See How Much UK Has to Pay Europe Despite Brexit

The UK referendum held 23rd June 2016 resulted in a ‘leave’ consensus that was given a nod by almost 52percent of the UK voters. Despite the vote to leave the EU by a majority of the citizens, there are costs that need to be settled by the United Kingdom for the move.

Economic Impact

When the vote to leave the EU was muted by the ‘Brexit Gang’, there was widespread apprehension that the likes of David Cameron spearheaded. Despite the pessimism, British citizens voted to leave the EU.

The major concerns included:

· The fear of housing prices going south.

· A spike in unemployment numbers

· Spending contraction

An immediate effect of the Brexit vote was the slump in the pound exchange rate and this has remained at a level never seen in recent years. The pound lost 15 percent of its value against the dollar and 10 percent against the European common currency, the Euro.

While the impact on the British economy hasn’t come close to the calamitous predictions so far, the immediate reactions point to French gains in terms of banking jobs.

London has been the financial capital of the EU but all that might change in no time. While up to four of the big global banks are staying put in London, HSBC will relocate 1,000 jobs or more to Paris in the coming months.

A Mixed Grill

The fall in the value of the pound sterling has made British exports relatively cheaper overseas. This has led to more UK exports in the short term as trade enquiries have so far suggested. On the flip side. Other exports destined for EU destinations might have to be routed from plants sited in the EU.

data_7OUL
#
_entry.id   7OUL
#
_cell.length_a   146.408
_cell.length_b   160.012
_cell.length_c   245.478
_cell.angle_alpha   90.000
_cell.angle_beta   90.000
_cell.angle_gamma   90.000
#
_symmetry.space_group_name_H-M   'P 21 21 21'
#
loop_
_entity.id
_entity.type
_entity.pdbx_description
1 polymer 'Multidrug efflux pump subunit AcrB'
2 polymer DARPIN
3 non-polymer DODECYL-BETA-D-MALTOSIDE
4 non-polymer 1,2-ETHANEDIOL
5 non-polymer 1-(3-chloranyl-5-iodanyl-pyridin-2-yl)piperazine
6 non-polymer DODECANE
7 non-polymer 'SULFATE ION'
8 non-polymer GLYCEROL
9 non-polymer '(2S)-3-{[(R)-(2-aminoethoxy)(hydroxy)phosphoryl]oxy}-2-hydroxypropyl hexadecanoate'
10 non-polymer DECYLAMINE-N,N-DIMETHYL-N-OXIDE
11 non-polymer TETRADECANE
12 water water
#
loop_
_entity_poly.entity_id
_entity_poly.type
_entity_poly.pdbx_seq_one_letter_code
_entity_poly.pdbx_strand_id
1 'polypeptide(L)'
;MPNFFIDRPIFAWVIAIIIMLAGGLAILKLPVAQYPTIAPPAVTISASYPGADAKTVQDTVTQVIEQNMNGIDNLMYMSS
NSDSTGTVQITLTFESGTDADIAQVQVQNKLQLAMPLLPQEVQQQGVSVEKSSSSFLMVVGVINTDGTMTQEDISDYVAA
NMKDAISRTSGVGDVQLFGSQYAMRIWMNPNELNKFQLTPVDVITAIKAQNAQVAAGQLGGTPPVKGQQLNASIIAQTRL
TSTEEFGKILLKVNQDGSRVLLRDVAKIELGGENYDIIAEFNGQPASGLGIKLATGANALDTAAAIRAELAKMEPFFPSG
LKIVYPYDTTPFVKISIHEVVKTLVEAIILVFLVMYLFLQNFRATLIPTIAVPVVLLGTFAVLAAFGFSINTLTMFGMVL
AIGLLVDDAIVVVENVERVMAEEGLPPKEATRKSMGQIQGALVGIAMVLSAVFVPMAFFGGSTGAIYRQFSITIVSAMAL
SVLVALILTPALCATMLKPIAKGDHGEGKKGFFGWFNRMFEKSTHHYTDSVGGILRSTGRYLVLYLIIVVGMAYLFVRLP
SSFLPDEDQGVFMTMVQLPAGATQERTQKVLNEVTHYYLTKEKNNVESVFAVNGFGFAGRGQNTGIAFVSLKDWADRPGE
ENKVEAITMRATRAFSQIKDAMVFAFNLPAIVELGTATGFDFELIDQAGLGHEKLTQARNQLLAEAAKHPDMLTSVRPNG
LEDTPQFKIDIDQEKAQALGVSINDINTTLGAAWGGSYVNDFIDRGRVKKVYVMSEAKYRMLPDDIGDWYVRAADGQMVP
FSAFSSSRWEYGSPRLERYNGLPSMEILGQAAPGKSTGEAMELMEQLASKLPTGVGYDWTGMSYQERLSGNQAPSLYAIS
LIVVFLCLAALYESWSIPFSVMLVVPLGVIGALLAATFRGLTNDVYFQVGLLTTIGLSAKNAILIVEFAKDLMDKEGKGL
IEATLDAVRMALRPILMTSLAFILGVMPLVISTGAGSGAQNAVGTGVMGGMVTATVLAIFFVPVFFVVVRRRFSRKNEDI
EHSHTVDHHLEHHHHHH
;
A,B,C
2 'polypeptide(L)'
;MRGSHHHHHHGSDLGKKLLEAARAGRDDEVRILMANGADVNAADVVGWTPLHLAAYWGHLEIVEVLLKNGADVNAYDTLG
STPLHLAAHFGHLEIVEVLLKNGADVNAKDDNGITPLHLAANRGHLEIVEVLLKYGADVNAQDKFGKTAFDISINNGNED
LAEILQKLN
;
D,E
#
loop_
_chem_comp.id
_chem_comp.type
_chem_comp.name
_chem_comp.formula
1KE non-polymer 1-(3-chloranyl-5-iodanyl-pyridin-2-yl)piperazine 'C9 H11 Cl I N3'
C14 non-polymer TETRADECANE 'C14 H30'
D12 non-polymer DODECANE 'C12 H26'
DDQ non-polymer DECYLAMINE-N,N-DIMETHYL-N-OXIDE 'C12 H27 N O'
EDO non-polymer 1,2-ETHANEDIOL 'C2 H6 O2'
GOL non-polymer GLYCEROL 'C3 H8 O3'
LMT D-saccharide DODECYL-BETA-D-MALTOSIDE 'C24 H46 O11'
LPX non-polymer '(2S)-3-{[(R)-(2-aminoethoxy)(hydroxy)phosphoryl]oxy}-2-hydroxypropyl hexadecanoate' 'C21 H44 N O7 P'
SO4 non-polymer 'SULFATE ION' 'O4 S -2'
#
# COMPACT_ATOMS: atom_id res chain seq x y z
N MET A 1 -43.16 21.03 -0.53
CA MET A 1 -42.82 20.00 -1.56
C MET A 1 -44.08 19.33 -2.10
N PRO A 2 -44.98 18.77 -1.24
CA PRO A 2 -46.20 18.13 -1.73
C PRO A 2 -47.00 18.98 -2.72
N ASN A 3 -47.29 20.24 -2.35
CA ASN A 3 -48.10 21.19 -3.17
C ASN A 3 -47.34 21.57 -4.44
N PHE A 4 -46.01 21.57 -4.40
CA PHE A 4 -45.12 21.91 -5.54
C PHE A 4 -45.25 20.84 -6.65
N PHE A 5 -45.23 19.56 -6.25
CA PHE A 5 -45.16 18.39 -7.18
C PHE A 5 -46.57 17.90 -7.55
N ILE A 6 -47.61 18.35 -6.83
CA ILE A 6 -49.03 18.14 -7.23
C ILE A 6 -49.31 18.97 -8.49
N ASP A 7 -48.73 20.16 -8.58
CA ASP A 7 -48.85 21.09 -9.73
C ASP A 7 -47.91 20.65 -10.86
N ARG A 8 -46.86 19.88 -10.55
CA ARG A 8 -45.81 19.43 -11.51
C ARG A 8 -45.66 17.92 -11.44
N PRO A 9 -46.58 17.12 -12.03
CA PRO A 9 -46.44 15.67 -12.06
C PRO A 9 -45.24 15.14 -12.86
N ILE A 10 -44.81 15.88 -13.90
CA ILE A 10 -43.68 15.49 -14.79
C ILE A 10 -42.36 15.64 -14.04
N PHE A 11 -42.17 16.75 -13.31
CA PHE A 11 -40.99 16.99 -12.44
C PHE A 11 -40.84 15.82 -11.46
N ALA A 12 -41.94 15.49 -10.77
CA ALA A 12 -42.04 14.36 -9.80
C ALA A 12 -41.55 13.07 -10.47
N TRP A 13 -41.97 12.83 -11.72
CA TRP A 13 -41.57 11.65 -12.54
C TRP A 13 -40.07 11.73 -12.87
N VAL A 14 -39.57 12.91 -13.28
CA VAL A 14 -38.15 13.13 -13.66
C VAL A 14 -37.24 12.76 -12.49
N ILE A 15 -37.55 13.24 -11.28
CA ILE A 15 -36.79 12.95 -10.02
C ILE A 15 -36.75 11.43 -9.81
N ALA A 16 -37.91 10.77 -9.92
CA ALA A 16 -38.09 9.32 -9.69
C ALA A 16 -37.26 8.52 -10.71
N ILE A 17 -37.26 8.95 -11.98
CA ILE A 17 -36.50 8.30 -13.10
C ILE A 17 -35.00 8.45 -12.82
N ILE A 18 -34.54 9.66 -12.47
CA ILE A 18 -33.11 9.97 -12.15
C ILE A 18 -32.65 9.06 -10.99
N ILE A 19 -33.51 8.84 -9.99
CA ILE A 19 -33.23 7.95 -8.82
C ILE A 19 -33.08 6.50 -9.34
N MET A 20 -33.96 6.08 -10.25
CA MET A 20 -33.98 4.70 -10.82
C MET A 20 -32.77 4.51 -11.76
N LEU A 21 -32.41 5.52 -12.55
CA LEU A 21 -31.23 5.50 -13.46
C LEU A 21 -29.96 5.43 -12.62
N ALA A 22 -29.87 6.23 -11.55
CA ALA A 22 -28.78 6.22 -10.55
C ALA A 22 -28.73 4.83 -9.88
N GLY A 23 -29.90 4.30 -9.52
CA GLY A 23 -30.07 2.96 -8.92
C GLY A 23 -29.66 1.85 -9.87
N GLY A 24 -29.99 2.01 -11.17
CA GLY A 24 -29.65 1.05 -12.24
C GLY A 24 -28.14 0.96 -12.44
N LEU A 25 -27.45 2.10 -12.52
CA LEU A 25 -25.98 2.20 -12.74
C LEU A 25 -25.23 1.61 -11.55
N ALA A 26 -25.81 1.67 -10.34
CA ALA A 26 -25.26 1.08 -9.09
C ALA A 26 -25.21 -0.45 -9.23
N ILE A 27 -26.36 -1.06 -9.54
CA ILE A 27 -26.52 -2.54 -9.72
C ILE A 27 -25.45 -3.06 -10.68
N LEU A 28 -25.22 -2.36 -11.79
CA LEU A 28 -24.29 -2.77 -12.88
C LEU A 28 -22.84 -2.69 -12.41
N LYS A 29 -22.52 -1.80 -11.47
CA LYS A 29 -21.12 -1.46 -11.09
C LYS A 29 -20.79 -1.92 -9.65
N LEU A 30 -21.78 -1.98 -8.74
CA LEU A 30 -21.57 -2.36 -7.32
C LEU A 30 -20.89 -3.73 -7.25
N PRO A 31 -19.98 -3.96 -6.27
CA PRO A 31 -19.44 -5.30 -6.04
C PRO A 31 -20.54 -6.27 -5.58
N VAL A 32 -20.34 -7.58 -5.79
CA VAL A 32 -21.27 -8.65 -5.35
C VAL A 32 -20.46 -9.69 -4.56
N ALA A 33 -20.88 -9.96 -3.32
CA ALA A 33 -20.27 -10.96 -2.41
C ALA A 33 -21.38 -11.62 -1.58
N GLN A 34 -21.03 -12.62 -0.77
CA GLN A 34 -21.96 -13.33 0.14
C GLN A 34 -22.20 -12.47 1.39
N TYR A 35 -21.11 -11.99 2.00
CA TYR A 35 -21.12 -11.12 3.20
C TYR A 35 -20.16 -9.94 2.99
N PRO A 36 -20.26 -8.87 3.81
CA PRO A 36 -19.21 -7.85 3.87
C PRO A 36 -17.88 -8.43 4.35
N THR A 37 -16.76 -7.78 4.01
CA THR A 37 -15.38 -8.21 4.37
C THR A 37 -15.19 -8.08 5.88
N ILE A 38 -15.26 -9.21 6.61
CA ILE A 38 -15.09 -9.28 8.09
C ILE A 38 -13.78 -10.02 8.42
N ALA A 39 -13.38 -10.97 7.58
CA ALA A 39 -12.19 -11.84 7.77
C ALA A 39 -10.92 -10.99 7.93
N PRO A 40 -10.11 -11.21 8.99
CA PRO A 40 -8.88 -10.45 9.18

The impact on inflation has been minimal thus far with the peak at just about 2.6 percent but overall employment has seen no spike yet. The unemployment rate has however remained on the low at 4.8 percent as at June 2017.

Settlement Clause

The terms of the Brexit move was estimated at more than $100 billion as at December 2016 but this sounds rather unrealistic. Other estimates have pegged the expected cost to be about $50 billion. The British share of the EU budget as at 2016 was 65 billion euros and this might serve as a benchmark.

Conservatively, the cost of exiting the EU could top the bandied $100 billion mark when the complete picture is taken into consideration. When the framers of the EU agreement drafted the Lisbon Treaty, they made a room for possible exit by signatories and this is contained in Article 50 of the EU Treaty.

A Long-Drawn Journey

There are outstanding bills that the UK has to settle before it finally exits the EU and this is certain. These bills cover such expenditure items as EU staff pension as well as relocation cost for EU agencies that are presently domiciled in London.

The commitments will likely be spread over a number of years since in real terms; they won’t all crystallize at the moment. As both parties iron out the exit terms in the coming months, it will become obvious what the real cost will look like. Just remember that a divorce can be messy!

Gb Obasogie is the Guest Writer for this Article and he lives in Johannesburg, South Africa.